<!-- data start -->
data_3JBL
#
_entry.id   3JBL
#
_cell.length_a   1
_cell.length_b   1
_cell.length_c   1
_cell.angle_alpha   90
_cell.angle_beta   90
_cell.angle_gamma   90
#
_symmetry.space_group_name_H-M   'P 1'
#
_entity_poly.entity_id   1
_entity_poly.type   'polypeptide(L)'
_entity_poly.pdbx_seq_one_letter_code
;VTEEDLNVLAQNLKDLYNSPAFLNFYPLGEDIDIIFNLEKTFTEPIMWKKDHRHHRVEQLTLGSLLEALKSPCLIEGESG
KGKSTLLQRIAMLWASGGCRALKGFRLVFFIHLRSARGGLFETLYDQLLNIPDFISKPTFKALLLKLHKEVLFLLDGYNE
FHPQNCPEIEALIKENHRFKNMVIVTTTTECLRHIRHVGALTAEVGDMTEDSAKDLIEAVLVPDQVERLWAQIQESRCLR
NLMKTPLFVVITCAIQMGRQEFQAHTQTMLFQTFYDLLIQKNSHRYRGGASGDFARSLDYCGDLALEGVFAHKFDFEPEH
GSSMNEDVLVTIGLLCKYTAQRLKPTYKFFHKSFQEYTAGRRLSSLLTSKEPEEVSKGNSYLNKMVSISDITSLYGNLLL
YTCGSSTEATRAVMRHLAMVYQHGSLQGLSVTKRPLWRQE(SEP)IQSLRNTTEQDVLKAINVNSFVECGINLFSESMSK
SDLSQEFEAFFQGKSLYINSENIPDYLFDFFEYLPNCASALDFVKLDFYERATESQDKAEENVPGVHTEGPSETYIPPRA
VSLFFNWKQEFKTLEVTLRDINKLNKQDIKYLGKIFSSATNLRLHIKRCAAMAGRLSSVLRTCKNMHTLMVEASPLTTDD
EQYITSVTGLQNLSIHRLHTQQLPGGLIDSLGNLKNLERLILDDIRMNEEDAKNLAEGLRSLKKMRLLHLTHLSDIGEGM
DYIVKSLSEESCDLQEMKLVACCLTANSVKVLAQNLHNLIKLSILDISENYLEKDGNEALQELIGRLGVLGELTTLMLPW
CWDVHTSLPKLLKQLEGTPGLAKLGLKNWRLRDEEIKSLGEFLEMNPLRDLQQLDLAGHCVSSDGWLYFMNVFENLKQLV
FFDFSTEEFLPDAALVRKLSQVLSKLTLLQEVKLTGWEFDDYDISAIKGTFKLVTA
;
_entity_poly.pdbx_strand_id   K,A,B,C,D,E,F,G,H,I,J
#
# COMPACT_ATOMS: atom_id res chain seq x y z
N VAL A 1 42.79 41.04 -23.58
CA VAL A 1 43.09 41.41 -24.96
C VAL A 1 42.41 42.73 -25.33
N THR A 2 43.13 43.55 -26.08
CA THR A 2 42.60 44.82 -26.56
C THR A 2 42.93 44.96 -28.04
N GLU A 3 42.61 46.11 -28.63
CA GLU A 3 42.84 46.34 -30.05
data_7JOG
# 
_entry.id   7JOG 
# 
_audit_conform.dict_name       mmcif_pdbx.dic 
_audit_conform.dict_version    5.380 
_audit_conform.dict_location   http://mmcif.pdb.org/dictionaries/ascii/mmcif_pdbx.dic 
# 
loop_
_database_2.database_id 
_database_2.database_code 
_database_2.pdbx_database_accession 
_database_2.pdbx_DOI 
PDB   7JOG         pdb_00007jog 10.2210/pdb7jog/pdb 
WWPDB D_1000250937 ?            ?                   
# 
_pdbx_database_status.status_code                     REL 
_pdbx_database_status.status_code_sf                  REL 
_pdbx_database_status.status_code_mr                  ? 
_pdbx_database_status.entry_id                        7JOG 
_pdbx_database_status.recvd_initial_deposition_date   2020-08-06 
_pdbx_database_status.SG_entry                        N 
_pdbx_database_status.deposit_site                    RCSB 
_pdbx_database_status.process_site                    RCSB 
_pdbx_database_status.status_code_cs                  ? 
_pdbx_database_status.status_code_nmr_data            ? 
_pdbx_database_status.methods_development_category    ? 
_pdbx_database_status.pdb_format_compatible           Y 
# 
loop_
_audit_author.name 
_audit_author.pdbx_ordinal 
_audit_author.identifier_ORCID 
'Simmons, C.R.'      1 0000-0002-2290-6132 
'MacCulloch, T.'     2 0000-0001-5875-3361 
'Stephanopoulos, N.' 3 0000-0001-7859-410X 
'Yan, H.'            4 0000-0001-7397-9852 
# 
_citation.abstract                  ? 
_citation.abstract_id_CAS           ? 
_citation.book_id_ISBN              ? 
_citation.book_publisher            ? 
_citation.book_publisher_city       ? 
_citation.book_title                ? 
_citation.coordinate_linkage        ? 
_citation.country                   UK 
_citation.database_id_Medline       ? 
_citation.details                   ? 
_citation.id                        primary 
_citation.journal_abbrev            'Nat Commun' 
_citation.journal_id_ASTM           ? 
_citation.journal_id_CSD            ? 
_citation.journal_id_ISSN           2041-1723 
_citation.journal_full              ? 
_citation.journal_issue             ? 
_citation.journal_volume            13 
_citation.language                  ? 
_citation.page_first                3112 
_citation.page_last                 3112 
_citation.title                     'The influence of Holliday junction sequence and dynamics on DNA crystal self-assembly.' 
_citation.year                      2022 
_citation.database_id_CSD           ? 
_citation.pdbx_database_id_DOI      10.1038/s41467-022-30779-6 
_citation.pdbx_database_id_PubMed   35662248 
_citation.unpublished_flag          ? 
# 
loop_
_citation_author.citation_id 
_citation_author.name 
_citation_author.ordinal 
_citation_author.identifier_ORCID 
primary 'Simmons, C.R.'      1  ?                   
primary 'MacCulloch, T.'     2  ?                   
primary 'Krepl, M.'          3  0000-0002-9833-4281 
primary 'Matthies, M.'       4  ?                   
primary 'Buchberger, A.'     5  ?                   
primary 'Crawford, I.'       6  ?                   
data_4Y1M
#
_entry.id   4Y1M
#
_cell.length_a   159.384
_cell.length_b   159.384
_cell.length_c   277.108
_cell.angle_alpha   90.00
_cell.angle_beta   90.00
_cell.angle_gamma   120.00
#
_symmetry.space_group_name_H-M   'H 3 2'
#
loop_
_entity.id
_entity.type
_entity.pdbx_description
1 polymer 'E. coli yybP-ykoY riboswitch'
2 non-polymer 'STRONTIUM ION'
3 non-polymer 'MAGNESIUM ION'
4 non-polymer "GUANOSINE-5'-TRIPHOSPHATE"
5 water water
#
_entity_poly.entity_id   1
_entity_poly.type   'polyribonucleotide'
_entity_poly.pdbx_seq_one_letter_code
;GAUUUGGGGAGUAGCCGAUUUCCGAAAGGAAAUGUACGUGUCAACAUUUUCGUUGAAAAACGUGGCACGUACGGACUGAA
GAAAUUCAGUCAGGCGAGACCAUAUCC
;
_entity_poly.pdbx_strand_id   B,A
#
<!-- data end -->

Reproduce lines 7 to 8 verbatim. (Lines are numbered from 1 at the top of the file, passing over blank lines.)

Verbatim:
_cell.length_c   1
_cell.angle_alpha   90